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If distinguished sports psychologist Cal Botterill could counsel the Pittsburgh Penguins and Detroit Red Wings before tonight's decisive Game 7 of the Stanley Cup final, he would tell them to enjoy the process and approach the challenge as an opportunity.

The Winnipeg-based Botterill knows about the pressure of these vital clashes. He was the New York Rangers' sports psychologist when they beat the Vancouver Canucks in the dramatic 1994 final. He also is the father of two-time Canadian Olympic women's hockey gold medalist Jennifer Botterill as well as Penguins assistant general manager Jason Botterill.

"Young and elite athletes who enjoy the process of sport have a big advantage over those worrying about outcomes," Botterill wrote. "It's impossible to fully focus on the process of performing well if one is worrying about outcomes. Motivation from within is much more suited to excellence and enjoyment than motivation for outcomes.

"Prior to the gold medal game at the 2002 Olympics and 2004 World Cup of Hockey, Wayne Gretzky reminded Canada's players 'to enjoy the process.'"

Botterill believes that if the Red Wings and Penguins can view the game as an opportunity, it's an excellent way to avoid "failure tendency." Trying to avoid failure is loaded with difficulties like "negative images, tension and fear, less effective focus and possible negative fulfilling prophecy."

Both teams have enjoyed successful Game 7 experiences in this postseason.

Interestingly, the Red Wings won their make-or-break finale against the Anaheim Ducks at home, a day after the Penguins defeated the Washington Capitals on the road in Game 7.

This final, of course, has been a homer series with each of the previous six games won by the home team. The Red Wings have been outstanding at home this spring. They have an 11-1 record at Joe Louis Arena and their only loss was a triple-overtime affair in Game 2 of their series with the Ducks. Why has Detroit been so good at home?

"We've just been way more comfortable on home ice in the playoffs," Red Wings coach Mike Babcock said. "We were a great road team in the regular season. But we haven't been as good in the playoffs [4-6 record] We've been way better at home, way more comfortable, way quicker, way more assertive. This is where we work. This is where we live. It's our fans, it's our city. We're proud to be from Michigan and have the opportunity we do in front of our fans. I think that's comfort."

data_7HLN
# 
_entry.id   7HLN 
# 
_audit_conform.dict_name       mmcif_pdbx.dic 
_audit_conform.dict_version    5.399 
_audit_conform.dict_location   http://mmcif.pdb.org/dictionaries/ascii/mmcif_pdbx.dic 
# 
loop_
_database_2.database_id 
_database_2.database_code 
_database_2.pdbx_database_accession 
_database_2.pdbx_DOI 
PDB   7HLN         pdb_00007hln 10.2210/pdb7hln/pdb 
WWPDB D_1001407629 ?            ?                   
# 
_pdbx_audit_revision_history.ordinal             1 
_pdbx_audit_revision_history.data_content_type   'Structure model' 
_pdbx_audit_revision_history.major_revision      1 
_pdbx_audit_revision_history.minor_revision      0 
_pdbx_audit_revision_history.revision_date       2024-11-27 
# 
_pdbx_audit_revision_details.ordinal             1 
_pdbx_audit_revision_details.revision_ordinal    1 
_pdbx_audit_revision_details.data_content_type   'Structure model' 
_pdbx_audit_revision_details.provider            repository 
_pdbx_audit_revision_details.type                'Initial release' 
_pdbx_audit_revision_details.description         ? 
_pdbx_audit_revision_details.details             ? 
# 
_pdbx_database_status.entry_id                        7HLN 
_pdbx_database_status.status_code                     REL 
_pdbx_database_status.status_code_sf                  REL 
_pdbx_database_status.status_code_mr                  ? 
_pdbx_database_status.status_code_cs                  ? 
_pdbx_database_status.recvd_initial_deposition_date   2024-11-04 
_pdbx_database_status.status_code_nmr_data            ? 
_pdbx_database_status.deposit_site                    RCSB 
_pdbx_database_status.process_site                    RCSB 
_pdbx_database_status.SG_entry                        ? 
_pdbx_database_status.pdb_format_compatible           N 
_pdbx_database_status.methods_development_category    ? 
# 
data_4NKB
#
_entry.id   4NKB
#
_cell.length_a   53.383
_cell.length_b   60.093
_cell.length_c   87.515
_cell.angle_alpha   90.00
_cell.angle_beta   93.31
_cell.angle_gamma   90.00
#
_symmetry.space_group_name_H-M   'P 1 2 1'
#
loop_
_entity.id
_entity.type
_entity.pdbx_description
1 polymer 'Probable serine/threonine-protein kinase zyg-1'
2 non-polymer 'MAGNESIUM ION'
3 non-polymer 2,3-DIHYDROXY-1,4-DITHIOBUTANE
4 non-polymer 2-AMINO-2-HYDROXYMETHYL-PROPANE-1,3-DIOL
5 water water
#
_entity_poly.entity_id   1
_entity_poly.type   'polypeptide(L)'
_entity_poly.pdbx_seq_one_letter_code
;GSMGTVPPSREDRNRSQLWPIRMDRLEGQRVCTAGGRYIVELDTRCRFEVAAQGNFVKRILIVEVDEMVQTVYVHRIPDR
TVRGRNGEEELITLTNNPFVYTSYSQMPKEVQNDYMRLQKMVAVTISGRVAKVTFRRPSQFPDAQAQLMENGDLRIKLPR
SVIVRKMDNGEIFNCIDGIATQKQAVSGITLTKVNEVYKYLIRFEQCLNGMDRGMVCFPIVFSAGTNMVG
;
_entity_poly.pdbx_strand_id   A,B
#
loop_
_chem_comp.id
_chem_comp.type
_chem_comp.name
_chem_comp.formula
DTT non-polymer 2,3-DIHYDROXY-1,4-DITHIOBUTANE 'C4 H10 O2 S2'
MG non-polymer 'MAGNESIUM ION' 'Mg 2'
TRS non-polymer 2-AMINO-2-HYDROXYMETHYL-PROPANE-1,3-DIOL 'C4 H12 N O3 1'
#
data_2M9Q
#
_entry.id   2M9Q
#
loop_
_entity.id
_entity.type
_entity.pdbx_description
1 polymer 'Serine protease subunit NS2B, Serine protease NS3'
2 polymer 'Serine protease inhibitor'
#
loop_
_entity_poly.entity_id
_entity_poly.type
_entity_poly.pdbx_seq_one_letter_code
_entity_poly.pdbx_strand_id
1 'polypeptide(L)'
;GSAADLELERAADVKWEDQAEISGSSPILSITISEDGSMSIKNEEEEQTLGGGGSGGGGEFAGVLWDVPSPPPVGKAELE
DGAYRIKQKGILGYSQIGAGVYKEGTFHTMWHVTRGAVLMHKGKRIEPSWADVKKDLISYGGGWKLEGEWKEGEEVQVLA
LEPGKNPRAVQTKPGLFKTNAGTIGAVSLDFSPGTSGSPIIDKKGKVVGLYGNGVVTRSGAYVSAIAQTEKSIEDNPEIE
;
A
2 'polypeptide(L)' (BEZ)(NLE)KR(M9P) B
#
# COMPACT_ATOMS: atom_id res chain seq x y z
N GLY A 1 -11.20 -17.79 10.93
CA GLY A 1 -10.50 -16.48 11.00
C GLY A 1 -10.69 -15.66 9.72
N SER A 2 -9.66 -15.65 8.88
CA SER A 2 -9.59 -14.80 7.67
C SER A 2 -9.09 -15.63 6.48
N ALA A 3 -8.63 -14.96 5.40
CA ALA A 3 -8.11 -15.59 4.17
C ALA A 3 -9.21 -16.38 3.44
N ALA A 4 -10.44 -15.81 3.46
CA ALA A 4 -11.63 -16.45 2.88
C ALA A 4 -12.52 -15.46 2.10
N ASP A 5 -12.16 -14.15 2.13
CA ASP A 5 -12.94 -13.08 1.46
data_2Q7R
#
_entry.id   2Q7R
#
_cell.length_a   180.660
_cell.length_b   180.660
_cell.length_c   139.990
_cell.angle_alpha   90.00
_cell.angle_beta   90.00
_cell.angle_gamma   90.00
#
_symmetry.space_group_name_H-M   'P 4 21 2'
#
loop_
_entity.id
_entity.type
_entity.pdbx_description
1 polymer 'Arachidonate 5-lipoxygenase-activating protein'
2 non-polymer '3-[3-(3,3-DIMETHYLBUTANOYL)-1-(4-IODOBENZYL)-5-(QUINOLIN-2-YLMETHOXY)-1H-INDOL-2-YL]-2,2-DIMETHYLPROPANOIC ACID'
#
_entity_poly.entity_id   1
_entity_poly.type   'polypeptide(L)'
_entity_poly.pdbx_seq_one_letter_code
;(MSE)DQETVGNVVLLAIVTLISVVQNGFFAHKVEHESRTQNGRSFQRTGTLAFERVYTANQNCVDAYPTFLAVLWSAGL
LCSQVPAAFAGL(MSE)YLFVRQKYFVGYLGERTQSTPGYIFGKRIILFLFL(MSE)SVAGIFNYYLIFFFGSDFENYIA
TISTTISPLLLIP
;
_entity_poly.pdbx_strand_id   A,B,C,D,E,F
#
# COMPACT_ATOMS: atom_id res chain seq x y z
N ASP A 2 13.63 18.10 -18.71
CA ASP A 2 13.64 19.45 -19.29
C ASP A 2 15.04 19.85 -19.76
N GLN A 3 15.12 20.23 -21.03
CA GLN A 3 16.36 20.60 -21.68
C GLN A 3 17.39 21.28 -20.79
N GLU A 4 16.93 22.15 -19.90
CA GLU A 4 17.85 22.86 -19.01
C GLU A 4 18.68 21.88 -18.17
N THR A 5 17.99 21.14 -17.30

But it's more than a comfort level. The last change is a big advantage for Detroit. Babcock likes to load up Henrik Zetterberg as well as the defence pairing of Nicklas Lidstrom and Brian Rafalski against the opposition's top player or players.

This group shut down Rick Nash of the Columbus Blue Jackets in the first round, controlled Ryan Getzlaf in the second round, frustrated Jonathan Toews and Patrick Kane in the conference final and so far has quieted Sidney Crosby in the final.

The Red Wings also have plenty of veterans. There often is more pressure playing at home in the playoffs because a team doesn't want to disappoint the hometown fans. But with a dressing room full of veterans, the Wings know the importance of staying relaxed to get the job done.

The Penguins also haven't been as physical at the games in Detroit as they have been at home. The one game they put forth an effective, physical fore-check was in Game 5. But after the Penguins' determined start, Red Wings forward Daniel Cleary scored a timely goal midway through the first period. The Penguins were deflated, never recovered and got bombed 5-0.

Finally, as comfortable as Babcock believes his players are at Joe Louis Arena, Pittsburgh goalie Marc-André Fleury has been in distress in the Detroit rink. He surrendered a couple of goals in the series opener that were the result of caroms off the lively end boards at the Joe Louis Arena. When the puck is bounding off the boards as fast as the shots are fired, it is often difficult for butterfly goalies to recover and get back into position.

Hall of Fame netminder Patrick Roy had difficulty in Detroit, too. Who can forget the 7-0 Detroit win in Game 7 that Roy and the Colorado Avalanche endured in the 2002 conference final?

"We know what the challenge is," said Pittsburgh coach Dan Bylsma, who may not have forward Petr Sykora tonight due to a foot injury after blocking a shot in Game 6. "We know the team we're facing and where we're playing the game, and we know the stakes.

"The challenge is to make sure we're focused, get the right thoughts. Thoughts about how we need to play as individuals and as a team and be ready to play the best game we can."

Cal Botterill would not convey any different advice.

 

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